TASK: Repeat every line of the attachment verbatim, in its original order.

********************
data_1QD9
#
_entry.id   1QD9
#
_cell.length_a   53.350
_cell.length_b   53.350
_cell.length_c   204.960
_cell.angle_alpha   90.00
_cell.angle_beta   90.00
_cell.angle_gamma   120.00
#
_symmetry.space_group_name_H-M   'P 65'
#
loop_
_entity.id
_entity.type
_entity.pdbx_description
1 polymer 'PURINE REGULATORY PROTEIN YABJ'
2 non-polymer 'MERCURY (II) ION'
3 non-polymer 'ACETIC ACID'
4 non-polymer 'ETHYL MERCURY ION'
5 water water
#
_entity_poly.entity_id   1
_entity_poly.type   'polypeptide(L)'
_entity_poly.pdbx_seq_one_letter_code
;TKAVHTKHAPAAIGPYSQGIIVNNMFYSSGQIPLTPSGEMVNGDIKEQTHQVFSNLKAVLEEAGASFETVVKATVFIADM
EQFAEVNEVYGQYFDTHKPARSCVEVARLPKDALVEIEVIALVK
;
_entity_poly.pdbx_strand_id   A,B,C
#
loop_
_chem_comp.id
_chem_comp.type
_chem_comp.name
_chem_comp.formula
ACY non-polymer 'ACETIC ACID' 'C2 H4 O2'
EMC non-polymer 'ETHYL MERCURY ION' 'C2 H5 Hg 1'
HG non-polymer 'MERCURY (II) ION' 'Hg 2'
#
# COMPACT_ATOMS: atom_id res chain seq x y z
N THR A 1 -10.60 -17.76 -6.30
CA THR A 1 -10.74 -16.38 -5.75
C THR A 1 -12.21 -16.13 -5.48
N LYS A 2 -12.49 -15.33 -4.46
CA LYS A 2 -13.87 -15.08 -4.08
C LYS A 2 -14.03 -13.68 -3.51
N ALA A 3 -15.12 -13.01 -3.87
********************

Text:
data_1QD9
#
_entry.id   1QD9
#
_cell.length_a   53.350
_cell.length_b   53.350
_cell.length_c   204.960
_cell.angle_alpha   90.00
_cell.angle_beta   90.00
_cell.angle_gamma   120.00
#
_symmetry.space_group_name_H-M   'P 65'
#
loop_
_entity.id
_entity.type
_entity.pdbx_description
1 polymer 'PURINE REGULATORY PROTEIN YABJ'
2 non-polymer 'MERCURY (II) ION'
3 non-polymer 'ACETIC ACID'
4 non-polymer 'ETHYL MERCURY ION'
5 water water
#
_entity_poly.entity_id   1
_entity_poly.type   'polypeptide(L)'
_entity_poly.pdbx_seq_one_letter_code
;TKAVHTKHAPAAIGPYSQGIIVNNMFYSSGQIPLTPSGEMVNGDIKEQTHQVFSNLKAVLEEAGASFETVVKATVFIADM
EQFAEVNEVYGQYFDTHKPARSCVEVARLPKDALVEIEVIALVK
;
_entity_poly.pdbx_strand_id   A,B,C
#
loop_
_chem_comp.id
_chem_comp.type
_chem_comp.name
_chem_comp.formula
ACY non-polymer 'ACETIC ACID' 'C2 H4 O2'
EMC non-polymer 'ETHYL MERCURY ION' 'C2 H5 Hg 1'
HG non-polymer 'MERCURY (II) ION' 'Hg 2'
#
# COMPACT_ATOMS: atom_id res chain seq x y z
N THR A 1 -10.60 -17.76 -6.30
CA THR A 1 -10.74 -16.38 -5.75
C THR A 1 -12.21 -16.13 -5.48
N LYS A 2 -12.49 -15.33 -4.46
CA LYS A 2 -13.87 -15.08 -4.08
C LYS A 2 -14.03 -13.68 -3.51
N ALA A 3 -15.12 -13.01 -3.87